And there’s the rub. The Constitution of the State of Alaska requires “maximum local self-government.” The new borough, by consuming and digesting the city and depositing a service district in its place, will be reducing self-government. Citizens of the City will find they have traded self-determination for a service district and a seat or two on the new assembly. I was appalled at a recent meeting of the committee when the majority of members chose to split the borough up into voting districts without regard to population, or any other stated criteria. This will certainly face a Constitutional challenge.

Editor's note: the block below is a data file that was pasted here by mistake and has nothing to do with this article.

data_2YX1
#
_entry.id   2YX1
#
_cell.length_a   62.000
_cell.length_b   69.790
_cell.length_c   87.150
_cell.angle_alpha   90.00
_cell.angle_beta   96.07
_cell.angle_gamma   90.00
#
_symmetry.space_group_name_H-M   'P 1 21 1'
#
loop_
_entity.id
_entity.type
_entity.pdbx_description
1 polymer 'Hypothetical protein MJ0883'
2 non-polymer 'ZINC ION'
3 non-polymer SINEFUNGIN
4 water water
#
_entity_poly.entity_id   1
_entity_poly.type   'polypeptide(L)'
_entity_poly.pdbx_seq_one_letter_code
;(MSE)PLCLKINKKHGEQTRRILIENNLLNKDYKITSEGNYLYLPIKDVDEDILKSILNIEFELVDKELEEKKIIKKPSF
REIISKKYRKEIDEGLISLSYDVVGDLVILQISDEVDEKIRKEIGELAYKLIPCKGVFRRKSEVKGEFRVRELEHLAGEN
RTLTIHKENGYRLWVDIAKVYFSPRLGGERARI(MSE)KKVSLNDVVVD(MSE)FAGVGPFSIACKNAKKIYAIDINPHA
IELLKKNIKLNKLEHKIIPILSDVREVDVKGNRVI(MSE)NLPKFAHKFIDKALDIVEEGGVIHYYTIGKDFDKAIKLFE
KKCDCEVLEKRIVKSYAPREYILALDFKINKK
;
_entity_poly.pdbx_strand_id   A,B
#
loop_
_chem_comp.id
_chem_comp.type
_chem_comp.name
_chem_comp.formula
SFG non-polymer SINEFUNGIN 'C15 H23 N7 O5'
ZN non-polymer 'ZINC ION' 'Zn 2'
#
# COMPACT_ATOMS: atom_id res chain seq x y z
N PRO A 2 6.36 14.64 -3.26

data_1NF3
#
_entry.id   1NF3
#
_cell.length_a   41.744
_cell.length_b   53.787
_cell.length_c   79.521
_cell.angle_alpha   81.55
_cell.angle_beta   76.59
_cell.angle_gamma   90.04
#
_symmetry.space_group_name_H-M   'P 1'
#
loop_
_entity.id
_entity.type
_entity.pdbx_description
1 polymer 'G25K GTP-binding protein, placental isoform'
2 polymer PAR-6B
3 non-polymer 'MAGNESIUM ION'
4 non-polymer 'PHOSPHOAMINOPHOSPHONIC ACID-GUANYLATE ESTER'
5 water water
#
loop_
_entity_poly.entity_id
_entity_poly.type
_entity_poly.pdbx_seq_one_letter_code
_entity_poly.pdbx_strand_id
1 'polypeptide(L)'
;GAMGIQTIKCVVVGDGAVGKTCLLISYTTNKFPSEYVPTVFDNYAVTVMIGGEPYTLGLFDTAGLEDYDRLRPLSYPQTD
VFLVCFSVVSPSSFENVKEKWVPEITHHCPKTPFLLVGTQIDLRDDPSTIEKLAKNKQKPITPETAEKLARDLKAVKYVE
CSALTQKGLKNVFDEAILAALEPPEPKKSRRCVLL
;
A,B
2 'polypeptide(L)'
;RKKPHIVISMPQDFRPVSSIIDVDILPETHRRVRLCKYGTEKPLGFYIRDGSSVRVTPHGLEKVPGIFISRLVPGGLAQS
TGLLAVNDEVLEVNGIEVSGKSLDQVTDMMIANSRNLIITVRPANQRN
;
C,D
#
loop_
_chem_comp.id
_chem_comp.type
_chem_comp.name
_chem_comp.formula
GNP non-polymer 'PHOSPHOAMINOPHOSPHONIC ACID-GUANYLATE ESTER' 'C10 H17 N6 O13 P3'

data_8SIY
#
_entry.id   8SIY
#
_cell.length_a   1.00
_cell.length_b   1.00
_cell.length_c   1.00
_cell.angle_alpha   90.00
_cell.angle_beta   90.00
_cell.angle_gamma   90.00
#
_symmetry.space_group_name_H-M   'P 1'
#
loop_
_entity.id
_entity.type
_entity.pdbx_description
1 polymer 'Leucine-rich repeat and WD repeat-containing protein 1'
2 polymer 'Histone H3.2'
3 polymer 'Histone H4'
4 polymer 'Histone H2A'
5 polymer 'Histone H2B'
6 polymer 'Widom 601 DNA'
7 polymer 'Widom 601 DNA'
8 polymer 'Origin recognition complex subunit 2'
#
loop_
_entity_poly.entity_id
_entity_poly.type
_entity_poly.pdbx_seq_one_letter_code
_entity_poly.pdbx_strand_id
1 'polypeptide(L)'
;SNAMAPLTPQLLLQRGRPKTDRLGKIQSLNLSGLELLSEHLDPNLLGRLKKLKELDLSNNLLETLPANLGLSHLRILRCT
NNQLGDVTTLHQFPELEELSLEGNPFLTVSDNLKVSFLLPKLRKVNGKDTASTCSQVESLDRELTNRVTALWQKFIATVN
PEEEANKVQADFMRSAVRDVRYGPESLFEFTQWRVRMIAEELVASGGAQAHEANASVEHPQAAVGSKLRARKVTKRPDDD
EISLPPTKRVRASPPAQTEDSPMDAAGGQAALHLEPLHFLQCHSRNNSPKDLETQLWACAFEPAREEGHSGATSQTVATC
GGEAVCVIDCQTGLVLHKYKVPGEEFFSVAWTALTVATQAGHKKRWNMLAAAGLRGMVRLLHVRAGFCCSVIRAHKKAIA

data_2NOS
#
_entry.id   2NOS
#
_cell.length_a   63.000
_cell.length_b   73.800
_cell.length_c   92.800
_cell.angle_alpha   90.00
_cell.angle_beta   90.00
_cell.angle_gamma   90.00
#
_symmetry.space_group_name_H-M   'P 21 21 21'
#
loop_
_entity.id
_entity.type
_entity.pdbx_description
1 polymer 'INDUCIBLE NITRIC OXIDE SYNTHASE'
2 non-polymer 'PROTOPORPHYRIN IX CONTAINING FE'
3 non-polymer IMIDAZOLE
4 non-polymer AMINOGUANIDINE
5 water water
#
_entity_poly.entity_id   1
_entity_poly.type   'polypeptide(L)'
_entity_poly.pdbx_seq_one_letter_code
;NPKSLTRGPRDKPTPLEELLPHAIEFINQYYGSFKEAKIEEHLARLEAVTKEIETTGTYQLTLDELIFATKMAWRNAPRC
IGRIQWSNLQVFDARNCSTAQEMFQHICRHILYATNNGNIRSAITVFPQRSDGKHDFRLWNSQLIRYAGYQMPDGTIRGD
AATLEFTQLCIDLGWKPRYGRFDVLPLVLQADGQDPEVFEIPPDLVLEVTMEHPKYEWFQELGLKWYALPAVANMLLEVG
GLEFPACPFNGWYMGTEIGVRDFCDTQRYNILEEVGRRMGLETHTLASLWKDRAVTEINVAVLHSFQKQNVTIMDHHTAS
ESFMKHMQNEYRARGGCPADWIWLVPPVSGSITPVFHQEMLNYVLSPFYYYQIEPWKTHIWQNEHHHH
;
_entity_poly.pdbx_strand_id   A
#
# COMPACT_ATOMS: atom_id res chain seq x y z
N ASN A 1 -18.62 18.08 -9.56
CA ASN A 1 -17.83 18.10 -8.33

In its deliberations the Consolidation Committee has been studying the failed attempt to consolidate the city and borough of Ketchikan. Like Kodiak, Ketchikan had no appreciable duplication of services. But they did have a legitimate point of contention: the City of Ketchikan pays for the hospital, an area-wide service used by the whole borough. If they had chosen to consolidate, all the residents of the new borough would have been on the hook for the hospital. Likewise, the City of Kodiak pays for the Port and Harbors, which is considered an area-wide service in Ketchikan. It is quite likely the Port and Harbors of the new Kodiak municipality would be considered an area-wide service too, and financed by the whole borough, especially considering the reduced local self governance of the Service District Formerly Known as the City.